Fixing nails, fixing lives

Fixing nails, fixing lives

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Trainee Lisa Son (left) gets tips from store manager Sousan Ouk.

THE Senhoa Nail Spa Centre, due to open in downtown Siem Reap early in September, is the front for a groovy all-female-run Washington-based NGO, Voice.

Voice’s cool New Age overtones are revealed in its full de-acronymised title, Vietnamese Overseas Initiative for Conscience Empowerment, and its aim in Siem Reap is to give mostly Vietnamese sex industry workers a shot at a new life, with new skills and newly-raised consciousnesses.

Research shows that a significant portion of sex workers in Cambodia are Vietnamese, and this ethnic grouping is estimated to represent 30 percent of Cambodia’s total number of commercial sex providers.

The gals who run Voice, ethnic Vietnamese from California, Washington and Sydney, are hip, switched on operators who certainly establish an affinity with the girls they are hoping to empower.

Voice informally began in 1997 as a small legal aid office in Manila, having been spun out of what was formerly the Representative Office of the Vietnamese Community in Australia.

The mission in the Philippines was to help the 2,500 stateless Vietnamese refugees in that country.

Voice’s official statement says it strives to achieve its mission “through community empowerment programmes. We have full-time staff based in Washington, DC
and abroad to advocate and give voice to our mission. In the US capital and abroad, we knock on doors of elected representatives and follow up. On the field, our outreach projects and awareness campaigns provide legal and social assistance to those who cannot speak for themselves.”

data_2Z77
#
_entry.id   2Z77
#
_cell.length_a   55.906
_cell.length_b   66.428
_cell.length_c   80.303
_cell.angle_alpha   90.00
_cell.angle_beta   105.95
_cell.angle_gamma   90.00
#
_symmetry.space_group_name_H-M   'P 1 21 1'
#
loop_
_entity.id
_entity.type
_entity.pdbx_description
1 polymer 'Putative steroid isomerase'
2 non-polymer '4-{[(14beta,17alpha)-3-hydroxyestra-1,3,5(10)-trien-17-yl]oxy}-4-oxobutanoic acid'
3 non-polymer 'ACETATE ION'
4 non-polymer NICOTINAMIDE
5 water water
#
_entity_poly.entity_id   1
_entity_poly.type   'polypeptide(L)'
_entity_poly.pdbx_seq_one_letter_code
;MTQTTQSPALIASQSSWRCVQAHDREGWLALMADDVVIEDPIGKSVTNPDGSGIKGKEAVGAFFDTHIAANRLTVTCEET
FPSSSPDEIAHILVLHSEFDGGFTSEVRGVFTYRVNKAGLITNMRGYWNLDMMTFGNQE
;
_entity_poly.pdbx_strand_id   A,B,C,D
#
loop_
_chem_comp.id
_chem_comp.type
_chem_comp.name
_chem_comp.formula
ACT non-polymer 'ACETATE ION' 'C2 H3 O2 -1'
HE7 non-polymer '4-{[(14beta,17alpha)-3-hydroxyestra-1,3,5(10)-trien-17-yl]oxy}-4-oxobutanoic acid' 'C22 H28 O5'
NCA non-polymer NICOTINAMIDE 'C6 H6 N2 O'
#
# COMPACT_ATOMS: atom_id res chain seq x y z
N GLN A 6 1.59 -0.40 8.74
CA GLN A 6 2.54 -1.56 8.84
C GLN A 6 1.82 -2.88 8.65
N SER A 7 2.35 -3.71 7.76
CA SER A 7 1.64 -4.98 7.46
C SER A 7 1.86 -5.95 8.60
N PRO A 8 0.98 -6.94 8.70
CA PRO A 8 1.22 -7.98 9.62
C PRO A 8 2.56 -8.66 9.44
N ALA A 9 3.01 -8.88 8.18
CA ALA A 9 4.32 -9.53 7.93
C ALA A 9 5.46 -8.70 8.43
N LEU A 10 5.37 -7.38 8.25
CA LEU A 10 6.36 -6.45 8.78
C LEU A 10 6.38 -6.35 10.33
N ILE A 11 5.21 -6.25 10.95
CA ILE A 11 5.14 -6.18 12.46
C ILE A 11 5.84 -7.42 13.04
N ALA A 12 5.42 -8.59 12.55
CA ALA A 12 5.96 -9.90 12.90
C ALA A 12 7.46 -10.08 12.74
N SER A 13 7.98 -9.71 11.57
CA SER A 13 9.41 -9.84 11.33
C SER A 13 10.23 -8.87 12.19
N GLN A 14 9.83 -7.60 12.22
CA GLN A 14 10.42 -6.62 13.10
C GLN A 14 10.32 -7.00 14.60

In 2007, Voice expanded beyond refugee protection to aiding and advocating for vulnerable women and children in Cambodia, and in March-April this year conducted a pilot programme for the Senhoa Nail Spa operation in Siem Reap.

Most of the young Vietnamese women recruited for the pilot programme are now part of the Senhoa training course, but not all the girls in the programme are sex workers.

Senhoa in Vietnamese means lotus flower, and some girls who join the Voice initiative will be taught the nail and manicure business.

Voice also teaches girls how to make high-end jewellery and its first collection, Papillon, is on sale in mostly high-end boutiques, with the legendary Vietnamese singer, Nhu Quynh, having signed on to be the “face” of the collection.

But the girls who are taught how to make high-quality women’s accessories also have to partake in a life skills programme in which English and Khmer language courses are mandatory, as well as a good dose of consciousness raising.

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